Striga asiatica (L.) Kuntze

Etymology Genus Swathe or thin; referring to the rigid and erect form of the stem
Species Of Asian origin
Family Orobanchaceae
Synonyms Buchnera asiatica L.
Common Names Witchweed
Status Undetermined
Form Herb
Native Distribution Asia and Africa


Striga asiatica can be found in lawns and open scrublands. It has a simple form, with an erect stem and narrow leaves about 1cm long. The entire plant is covered with coarse hairs, giving a rough surface. The flowers can be variable and differs regionally; with the colours of red, yellow, white, pink, purple, and orange (Cochrane & Press, 1997). I have only seen the yellow, and faint pink varieties in Singapore.

Interesting Facts:

The Witchweed is a root parasite of grasses, and is known to cause significant agricultural crops loss by reducing their vigour.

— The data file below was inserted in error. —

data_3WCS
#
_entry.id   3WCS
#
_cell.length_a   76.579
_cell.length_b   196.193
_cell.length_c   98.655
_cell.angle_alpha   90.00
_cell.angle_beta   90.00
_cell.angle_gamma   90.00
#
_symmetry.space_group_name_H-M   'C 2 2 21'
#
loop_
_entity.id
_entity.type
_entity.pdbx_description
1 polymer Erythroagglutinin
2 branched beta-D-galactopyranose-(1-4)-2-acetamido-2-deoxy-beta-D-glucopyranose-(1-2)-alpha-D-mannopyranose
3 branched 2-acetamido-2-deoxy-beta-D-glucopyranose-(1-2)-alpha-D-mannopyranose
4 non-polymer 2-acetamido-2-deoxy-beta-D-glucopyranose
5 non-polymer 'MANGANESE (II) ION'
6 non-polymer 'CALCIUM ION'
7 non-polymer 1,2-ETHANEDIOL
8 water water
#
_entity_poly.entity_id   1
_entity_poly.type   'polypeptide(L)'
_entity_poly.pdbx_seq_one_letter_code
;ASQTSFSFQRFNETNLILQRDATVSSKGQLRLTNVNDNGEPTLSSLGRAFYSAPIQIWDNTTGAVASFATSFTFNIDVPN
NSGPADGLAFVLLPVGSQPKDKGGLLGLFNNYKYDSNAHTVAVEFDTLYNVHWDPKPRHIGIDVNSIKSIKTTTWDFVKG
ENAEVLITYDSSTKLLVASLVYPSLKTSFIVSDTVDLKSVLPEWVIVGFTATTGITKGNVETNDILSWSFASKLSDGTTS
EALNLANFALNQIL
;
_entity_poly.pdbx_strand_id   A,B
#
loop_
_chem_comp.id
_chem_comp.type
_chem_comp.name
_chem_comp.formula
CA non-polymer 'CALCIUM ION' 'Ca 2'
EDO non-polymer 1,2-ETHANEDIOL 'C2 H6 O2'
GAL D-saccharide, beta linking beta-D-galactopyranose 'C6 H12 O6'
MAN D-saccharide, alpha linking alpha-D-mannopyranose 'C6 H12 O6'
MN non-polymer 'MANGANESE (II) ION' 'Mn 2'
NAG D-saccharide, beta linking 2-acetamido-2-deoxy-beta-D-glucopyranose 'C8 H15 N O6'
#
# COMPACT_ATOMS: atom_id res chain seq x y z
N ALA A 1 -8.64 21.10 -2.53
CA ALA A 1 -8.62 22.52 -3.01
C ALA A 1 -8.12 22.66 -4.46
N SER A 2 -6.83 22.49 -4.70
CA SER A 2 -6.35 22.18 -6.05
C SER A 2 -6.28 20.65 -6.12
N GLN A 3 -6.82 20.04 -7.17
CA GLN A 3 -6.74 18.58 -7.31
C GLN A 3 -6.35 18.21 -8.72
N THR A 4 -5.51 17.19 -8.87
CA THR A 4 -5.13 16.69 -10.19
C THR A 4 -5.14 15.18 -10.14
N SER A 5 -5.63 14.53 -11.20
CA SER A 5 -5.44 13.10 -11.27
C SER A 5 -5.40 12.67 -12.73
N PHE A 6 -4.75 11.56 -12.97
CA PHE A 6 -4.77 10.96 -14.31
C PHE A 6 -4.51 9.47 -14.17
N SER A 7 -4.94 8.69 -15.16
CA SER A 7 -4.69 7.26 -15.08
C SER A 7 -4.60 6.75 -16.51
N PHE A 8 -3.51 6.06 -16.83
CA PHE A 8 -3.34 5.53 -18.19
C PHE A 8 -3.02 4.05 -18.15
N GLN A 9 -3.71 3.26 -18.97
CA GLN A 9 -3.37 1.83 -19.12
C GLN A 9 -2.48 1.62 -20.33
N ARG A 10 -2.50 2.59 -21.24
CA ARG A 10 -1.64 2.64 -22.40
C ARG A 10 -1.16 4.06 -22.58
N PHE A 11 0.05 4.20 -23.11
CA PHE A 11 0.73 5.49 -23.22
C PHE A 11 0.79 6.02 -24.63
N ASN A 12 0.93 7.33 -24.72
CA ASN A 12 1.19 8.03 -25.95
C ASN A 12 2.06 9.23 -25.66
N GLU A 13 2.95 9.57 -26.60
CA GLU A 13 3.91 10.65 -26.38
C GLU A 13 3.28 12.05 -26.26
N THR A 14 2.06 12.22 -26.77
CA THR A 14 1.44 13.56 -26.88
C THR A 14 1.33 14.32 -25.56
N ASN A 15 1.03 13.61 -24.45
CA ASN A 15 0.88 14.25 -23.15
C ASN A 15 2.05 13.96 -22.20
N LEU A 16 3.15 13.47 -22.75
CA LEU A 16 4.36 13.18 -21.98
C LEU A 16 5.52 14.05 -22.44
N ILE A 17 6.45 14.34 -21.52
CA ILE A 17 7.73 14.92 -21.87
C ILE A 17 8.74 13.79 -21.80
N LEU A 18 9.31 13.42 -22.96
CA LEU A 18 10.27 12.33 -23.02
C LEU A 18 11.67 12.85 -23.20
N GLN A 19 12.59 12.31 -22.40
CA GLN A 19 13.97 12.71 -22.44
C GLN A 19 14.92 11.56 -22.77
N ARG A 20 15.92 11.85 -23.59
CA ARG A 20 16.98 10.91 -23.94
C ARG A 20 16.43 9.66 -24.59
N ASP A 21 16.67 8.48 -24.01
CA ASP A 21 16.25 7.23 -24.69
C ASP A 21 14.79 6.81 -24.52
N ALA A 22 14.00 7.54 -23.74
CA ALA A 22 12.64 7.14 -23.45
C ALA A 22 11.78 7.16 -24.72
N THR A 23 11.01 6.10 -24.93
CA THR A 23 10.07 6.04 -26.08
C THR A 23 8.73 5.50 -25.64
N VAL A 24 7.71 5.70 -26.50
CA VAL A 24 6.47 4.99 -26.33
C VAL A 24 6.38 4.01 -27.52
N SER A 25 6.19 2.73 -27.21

Yellow flower variety, with the stem having a yellowish tinge.

White flower variety.

Two colour varieties, yellow and white (with faint pink but not obvious here).

Side profile of the flower

Fruits. Note the hairs.


Cochrane V & MC Press. (1997) Geographical Distribution and Aspects of the Ecology of the Hemiparasitic Angiosperm Striga asiatica (L.) Kuntze: A Herbarium Study. Journal of Tropical Ecology, 13: 371-380.

Author: Jake
Posted: 2014-12-28 / Modified: 2017-12-25